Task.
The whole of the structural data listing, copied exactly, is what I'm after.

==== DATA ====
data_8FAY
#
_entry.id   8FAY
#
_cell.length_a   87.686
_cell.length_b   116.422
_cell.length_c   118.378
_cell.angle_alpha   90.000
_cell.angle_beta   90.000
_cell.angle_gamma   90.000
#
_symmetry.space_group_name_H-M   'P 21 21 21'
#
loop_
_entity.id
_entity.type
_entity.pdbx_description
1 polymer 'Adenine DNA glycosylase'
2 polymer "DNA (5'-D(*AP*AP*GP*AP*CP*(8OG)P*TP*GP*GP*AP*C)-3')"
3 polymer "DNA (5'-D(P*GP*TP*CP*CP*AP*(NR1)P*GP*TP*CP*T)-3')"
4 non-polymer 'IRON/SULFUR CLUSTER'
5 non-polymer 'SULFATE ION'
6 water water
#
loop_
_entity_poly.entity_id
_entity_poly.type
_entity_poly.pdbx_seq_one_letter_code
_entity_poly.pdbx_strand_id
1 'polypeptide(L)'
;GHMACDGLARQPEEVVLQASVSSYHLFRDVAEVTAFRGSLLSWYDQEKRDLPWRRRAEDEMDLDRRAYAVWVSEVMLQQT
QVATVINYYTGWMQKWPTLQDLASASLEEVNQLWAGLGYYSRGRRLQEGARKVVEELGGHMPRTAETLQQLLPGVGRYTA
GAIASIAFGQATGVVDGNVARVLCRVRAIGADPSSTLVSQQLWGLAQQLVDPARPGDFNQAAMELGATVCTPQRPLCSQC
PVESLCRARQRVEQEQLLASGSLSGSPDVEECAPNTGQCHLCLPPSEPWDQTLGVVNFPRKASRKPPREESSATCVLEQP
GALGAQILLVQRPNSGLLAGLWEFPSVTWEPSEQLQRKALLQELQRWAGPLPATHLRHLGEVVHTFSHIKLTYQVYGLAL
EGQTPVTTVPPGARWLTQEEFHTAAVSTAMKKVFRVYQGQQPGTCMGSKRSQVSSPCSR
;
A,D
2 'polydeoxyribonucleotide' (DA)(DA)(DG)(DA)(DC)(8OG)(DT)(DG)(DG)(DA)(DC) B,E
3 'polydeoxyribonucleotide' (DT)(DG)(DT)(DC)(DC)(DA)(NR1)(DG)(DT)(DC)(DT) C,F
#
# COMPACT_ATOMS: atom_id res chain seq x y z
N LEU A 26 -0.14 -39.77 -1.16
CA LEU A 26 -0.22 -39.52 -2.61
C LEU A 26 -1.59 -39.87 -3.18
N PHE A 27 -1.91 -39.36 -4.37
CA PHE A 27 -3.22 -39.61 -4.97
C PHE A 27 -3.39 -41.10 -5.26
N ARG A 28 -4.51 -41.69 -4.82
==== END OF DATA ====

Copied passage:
data_8FAY
#
_entry.id   8FAY
#
_cell.length_a   87.686
_cell.length_b   116.422
_cell.length_c   118.378
_cell.angle_alpha   90.000
_cell.angle_beta   90.000
_cell.angle_gamma   90.000
#
_symmetry.space_group_name_H-M   'P 21 21 21'
#
loop_
_entity.id
_entity.type
_entity.pdbx_description
1 polymer 'Adenine DNA glycosylase'
2 polymer "DNA (5'-D(*AP*AP*GP*AP*CP*(8OG)P*TP*GP*GP*AP*C)-3')"
3 polymer "DNA (5'-D(P*GP*TP*CP*CP*AP*(NR1)P*GP*TP*CP*T)-3')"
4 non-polymer 'IRON/SULFUR CLUSTER'
5 non-polymer 'SULFATE ION'
6 water water
#
loop_
_entity_poly.entity_id
_entity_poly.type
_entity_poly.pdbx_seq_one_letter_code
_entity_poly.pdbx_strand_id
1 'polypeptide(L)'
;GHMACDGLARQPEEVVLQASVSSYHLFRDVAEVTAFRGSLLSWYDQEKRDLPWRRRAEDEMDLDRRAYAVWVSEVMLQQT
QVATVINYYTGWMQKWPTLQDLASASLEEVNQLWAGLGYYSRGRRLQEGARKVVEELGGHMPRTAETLQQLLPGVGRYTA
GAIASIAFGQATGVVDGNVARVLCRVRAIGADPSSTLVSQQLWGLAQQLVDPARPGDFNQAAMELGATVCTPQRPLCSQC
PVESLCRARQRVEQEQLLASGSLSGSPDVEECAPNTGQCHLCLPPSEPWDQTLGVVNFPRKASRKPPREESSATCVLEQP
GALGAQILLVQRPNSGLLAGLWEFPSVTWEPSEQLQRKALLQELQRWAGPLPATHLRHLGEVVHTFSHIKLTYQVYGLAL
EGQTPVTTVPPGARWLTQEEFHTAAVSTAMKKVFRVYQGQQPGTCMGSKRSQVSSPCSR
;
A,D
2 'polydeoxyribonucleotide' (DA)(DA)(DG)(DA)(DC)(8OG)(DT)(DG)(DG)(DA)(DC) B,E
3 'polydeoxyribonucleotide' (DT)(DG)(DT)(DC)(DC)(DA)(NR1)(DG)(DT)(DC)(DT) C,F
#
# COMPACT_ATOMS: atom_id res chain seq x y z
N LEU A 26 -0.14 -39.77 -1.16
CA LEU A 26 -0.22 -39.52 -2.61
C LEU A 26 -1.59 -39.87 -3.18
N PHE A 27 -1.91 -39.36 -4.37
CA PHE A 27 -3.22 -39.61 -4.97
C PHE A 27 -3.39 -41.10 -5.26
N ARG A 28 -4.51 -41.69 -4.82